However, when boxes of magazines arrive and are stacked in several piles in the storage room, the males quickly attend to important matters like choosing unique ring tones on their cell phones, leaving the boxes for me to handle. I, the lone female, am the V.I.P. in charge of boxes. I lug them, open them, and then stack the contents of each box on the appropriate shelf. The men in the office will use the box as a footstool for tying a shoelace or as an end table for resting a coffee mug.

Lenny, my boss, is always courteous. When passing through the filing room, he stops by to offer important advice on how to lift a box without straining the back. He will take time from his busy schedule to show me how to bend and lift without actually touching a box. He doesn’t believe in using props. He fancies himself a mime and lifts air, instead, while teaching me the finer points of “the bend,” “the grab,” and “the lift.”

“Don’t hurt yourself,” he says before trudging out the door. Other males, who stride in and out of the room, will stop by to say hello or tell me the latest joke they read in an e-mail. After they offer a moment of levity or a word of goodwill, they too will step away.

Sometimes a coworker will say, “Can’t get my suit dirty or crease my pants. Got an appointment. Sorry.” Then he will go out to lunch and return three hours later with ketchup stains on his tie and wrinkles on his suit from sitting too long in the restaurant. By then, all the magazines have been stacked on the shelves; I have broken most of my fingernails, leaving them in a cup by the water cooler, and am too dizzy to stand due to loss of blood from all the paper cuts.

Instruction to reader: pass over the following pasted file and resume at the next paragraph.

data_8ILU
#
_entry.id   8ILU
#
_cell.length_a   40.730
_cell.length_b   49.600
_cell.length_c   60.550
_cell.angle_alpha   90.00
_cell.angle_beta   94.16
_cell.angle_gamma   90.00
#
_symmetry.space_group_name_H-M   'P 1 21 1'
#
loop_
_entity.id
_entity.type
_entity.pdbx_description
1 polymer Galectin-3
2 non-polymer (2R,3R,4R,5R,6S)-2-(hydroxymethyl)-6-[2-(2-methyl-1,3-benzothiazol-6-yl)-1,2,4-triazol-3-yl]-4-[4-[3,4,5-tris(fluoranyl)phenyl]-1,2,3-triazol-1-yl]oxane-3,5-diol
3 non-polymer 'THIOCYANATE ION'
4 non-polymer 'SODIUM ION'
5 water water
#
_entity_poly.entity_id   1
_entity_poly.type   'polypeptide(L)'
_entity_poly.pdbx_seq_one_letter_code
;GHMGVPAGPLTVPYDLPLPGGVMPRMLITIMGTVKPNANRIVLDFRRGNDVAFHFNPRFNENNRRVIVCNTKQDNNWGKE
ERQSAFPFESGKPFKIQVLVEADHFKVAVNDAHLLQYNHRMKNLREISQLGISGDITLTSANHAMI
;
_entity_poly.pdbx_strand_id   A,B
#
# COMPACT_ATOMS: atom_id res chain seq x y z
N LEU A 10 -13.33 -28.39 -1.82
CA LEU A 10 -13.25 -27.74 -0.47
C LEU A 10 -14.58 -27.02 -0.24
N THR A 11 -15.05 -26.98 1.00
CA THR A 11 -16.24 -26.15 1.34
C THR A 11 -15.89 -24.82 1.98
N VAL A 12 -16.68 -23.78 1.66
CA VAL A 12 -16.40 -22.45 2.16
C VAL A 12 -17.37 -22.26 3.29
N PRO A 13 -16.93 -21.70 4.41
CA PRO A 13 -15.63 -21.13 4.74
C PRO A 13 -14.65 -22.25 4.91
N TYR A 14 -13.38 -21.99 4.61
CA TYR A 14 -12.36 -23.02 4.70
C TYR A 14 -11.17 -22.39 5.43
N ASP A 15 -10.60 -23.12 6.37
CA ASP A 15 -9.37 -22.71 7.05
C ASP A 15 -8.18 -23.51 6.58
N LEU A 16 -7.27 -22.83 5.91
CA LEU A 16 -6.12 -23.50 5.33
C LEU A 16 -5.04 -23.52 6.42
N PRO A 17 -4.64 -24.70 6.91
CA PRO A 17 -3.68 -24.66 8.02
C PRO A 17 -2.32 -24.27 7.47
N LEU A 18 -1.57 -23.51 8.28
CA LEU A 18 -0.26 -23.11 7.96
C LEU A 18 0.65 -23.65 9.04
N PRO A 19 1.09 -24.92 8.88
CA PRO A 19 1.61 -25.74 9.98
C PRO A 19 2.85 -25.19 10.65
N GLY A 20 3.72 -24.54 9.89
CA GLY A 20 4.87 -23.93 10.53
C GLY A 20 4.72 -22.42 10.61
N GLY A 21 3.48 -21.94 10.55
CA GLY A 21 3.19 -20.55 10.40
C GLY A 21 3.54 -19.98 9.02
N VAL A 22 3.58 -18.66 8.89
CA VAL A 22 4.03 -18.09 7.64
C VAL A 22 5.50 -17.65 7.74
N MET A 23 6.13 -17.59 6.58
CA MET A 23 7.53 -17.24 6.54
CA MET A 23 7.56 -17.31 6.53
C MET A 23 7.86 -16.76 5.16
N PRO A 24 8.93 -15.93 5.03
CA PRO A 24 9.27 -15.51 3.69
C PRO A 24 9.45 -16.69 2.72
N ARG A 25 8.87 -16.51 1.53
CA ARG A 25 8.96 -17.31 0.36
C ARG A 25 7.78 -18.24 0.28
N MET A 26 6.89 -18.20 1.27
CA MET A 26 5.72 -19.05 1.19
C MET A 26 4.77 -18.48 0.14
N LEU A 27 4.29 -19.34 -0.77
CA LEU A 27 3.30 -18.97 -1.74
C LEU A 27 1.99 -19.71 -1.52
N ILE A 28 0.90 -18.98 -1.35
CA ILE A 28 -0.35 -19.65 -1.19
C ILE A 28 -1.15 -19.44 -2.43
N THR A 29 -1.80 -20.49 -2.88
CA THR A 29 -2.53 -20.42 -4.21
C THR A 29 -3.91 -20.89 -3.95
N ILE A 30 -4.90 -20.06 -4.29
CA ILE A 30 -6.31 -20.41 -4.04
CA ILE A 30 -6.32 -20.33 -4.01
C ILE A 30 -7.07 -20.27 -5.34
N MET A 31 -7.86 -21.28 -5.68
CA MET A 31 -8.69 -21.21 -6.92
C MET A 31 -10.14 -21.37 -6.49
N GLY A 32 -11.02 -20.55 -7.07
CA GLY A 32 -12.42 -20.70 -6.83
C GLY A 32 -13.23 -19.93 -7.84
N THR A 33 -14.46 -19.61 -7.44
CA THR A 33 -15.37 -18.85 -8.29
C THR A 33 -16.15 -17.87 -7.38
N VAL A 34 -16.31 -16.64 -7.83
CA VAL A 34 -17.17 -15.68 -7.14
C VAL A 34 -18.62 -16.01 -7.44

When I finally return to my cubicle, a coworker will inevitably buzz me on the intercom and ask me to stop by his office for some dictation. “Sorry,” I say. “Due to the loss of several fingernails, the weight on my hand is no longer evenly distributed, making it impossible to write” and slam down the receiver. If I want them to leave me alone, I simply place a sign on my cubicle wall that says “package adjustment” and then go upstairs to the luncheonette for a cup of coffee.

V.I.P. in charge of boxes does have its advantages. Next time the UPS man delivers boxes, I will have him pile them in the doorway of my cubicle. If someone buzzes me asking for help, I will simply tell them, “Sorry, but I’m boxed in at the moment.”